Wednesday, October 11, 2006

Effects of distant intention on water crystals

Some people, when faced with claims like Dr. Emoto's "intention affects the formation of water cystals," immediately dismiss it as nonsense. Others uncritically accept the claim because it sounds nice. My first reaction is to try to replicate the claim to see it for myself. I conducted such a test with Dr. Emoto, where he and his staff were kept blind as to which bottles of water had been treated. The paper reporting the experiment has just come out. Here's the abstract:

DOUBLE-BLIND TEST OF THE EFFECTS OF DISTANT INTENTION ON WATER CRYSTAL FORMATION

The hypothesis that water “treated” with intention can affect ice crystals formed from that water was pilot tested under double-blind conditions. A group of approximately 2,000 people in Tokyo focused positive intentions towards water samples located inside an electromagnetically shielded room in California. That group was unaware of similar water samples set aside in a different location as controls. Ice crystals formed from both sets of water samples were blindly identified and photographed by an analyst, and the resulting images were blindly assessed for aesthetic appeal by 100 independent judges. Results indicated that crystals from the treated water were given higher scores for aesthetic appeal than those from the control water (p = 0.001, one-tailed), lending support to the hypothesis.

Citation: Radin, D. I., Hayssen, G., Emoto, M., & Kizu, T. (2006). Explore, September/October 2006, Vol. 2, No. 5.

A triple-blind replication of this effect is presently underway.

20 comments:

Anonymous said...

Fascinating abstract. I admit being very skeptical of Dr. Emoto's claims when first reading them. But I agree with you that science is about investigating unusual claims, not scoffing at them.

Any idea if or when this paper will be available for people who do not subscribe to Explore Journal?

Dean Radin said...

Some past articles the journal provides for free on their website. I'm not sure how they decide which ones go into that category. If you'd like an electronic reprint in the meantime, then send me an email request: dean at noetic dot org

Anonymous said...

Thanks very much Dean.

I've just published a writeup on this paper for AMNAP. Fascinating experimental confirmation of Emoto's basic claims and I look forward to your triple-blind replication study as well.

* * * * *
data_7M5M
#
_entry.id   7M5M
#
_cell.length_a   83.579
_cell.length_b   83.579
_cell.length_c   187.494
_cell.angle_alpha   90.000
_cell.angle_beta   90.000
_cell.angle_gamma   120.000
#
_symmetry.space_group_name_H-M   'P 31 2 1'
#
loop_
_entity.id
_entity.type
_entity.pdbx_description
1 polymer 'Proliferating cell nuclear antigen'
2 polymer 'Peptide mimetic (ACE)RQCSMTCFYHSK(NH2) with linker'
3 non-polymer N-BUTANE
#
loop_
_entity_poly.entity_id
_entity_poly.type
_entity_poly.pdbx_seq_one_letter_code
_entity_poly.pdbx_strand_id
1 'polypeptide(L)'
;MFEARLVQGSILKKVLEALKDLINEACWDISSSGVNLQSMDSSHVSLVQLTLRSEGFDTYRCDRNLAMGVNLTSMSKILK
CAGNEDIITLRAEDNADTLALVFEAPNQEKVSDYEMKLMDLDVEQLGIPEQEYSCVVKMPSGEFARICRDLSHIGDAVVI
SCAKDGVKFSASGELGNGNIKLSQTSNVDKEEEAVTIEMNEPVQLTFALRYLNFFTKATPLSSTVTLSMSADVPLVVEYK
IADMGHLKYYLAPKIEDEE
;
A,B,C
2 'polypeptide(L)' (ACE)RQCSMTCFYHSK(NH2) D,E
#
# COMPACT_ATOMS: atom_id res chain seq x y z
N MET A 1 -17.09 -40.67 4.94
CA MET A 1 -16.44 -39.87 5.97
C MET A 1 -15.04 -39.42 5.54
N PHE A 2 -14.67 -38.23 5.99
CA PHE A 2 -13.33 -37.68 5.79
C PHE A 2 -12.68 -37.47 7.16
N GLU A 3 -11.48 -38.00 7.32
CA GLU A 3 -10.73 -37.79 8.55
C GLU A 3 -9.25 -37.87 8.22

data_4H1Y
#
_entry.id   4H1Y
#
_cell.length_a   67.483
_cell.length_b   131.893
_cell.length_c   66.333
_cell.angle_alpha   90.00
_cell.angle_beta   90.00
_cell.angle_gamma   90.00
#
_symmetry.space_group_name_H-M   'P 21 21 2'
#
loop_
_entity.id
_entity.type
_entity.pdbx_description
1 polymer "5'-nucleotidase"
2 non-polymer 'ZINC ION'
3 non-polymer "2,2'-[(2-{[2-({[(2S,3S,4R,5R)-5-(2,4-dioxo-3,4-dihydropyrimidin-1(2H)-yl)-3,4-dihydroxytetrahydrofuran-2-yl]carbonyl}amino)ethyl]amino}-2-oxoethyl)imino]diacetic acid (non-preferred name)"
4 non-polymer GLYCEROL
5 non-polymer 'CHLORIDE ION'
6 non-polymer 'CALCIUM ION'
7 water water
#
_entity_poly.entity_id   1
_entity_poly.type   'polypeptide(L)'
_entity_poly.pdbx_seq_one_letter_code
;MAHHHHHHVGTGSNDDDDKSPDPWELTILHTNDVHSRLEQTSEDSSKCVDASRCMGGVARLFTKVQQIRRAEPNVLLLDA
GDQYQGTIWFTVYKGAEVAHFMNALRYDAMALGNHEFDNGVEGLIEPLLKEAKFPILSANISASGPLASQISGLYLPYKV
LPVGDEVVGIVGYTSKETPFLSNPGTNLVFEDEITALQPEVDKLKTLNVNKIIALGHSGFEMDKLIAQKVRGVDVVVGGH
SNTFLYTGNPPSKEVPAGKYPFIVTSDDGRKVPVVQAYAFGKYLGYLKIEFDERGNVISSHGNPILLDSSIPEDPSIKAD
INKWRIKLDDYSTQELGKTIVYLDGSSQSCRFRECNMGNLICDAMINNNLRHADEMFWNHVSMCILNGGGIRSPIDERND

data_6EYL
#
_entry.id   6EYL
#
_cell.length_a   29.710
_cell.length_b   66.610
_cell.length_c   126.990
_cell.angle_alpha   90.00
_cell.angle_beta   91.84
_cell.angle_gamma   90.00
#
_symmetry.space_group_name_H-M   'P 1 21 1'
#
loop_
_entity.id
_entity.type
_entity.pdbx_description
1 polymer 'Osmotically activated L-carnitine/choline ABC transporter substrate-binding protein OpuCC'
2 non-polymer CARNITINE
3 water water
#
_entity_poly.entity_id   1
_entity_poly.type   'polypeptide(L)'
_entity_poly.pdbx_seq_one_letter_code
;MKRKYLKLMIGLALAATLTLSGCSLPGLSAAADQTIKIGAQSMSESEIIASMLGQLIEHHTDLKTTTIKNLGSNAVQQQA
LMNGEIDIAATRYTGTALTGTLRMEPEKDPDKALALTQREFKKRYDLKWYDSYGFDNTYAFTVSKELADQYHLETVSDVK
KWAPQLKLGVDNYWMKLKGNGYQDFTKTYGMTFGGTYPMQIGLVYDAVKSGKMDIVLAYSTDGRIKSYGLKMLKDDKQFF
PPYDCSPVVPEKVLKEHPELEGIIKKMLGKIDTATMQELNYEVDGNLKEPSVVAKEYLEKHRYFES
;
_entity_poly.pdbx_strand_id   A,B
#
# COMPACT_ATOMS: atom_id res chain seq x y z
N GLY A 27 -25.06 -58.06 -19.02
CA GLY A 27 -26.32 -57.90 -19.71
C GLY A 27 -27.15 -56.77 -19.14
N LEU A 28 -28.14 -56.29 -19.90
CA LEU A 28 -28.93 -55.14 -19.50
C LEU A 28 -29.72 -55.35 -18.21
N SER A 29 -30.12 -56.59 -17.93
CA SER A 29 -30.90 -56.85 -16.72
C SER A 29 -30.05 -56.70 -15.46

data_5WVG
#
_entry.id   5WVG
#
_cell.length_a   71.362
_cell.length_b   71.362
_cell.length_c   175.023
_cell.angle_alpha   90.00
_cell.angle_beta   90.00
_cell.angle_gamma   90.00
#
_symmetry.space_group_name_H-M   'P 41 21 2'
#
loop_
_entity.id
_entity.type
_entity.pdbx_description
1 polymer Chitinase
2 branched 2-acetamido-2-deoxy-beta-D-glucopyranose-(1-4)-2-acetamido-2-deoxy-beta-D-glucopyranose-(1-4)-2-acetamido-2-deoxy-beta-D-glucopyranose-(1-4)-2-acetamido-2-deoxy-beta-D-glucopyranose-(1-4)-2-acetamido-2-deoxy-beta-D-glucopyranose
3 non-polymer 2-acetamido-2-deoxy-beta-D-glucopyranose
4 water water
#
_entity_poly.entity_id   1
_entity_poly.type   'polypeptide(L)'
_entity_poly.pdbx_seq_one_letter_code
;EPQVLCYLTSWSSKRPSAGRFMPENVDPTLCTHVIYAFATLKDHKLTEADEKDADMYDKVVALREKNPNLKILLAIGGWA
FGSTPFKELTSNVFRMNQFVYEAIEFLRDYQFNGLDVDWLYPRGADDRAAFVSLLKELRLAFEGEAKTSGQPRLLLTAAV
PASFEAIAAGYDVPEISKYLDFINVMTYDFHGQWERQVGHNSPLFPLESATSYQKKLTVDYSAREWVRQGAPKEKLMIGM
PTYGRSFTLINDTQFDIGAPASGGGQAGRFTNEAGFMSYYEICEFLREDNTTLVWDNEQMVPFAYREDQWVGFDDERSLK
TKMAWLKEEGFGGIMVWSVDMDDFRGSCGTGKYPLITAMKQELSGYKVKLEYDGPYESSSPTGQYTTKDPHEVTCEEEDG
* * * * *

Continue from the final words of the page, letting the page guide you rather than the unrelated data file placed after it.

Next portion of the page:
P.S. The Blogger Beta is well worth switching to, for the keyword labels and vast performance improvements, as well as a host of other new features.

Anonymous said...

This sounds like a possible winner of the James Randi one million dollar prize to me !!
Why not give it a try Dr. Emoto

David said...
This comment has been removed by a blog administrator.
Dean Radin said...

David said ...

Hi Dean,

It is worth noting that Dr. Emoto's paper could be made accessible without delay, if he had an institutional repository.

Research of this sort is of interest not just to scientists, but to the wider community. If ordinary people do not have access to the primary sources like this paper, then the skeptics can win with spin.

If you look at this website:
http://www.sherpa.ac.uk/romeo.php
you can see that papers from 'Explore', can actually be made publicly accessible, subject to minor conditions -
* Must be published on author's personal or author's institution's server
* Published source must be acknowledged (Elsevier's 'Explore' journal, in this case)
* Must link to journal home page
* Publisher's version/PDF cannot be used
* Articles in some journals can be made Open Access on payment of additional charge

Best, David.

Nordattack said...

Dean,
Could you tell me a little more about how the changes in water's hydrogen bonds caused by healing intention is significant? There are blessed springs like Lourdes that are known for their healing water. Does its water and the intention treated water display the same changes in the hydrogen bonds?
Are these changes in the hydrogen bonds what cause the unique ice crystal formations?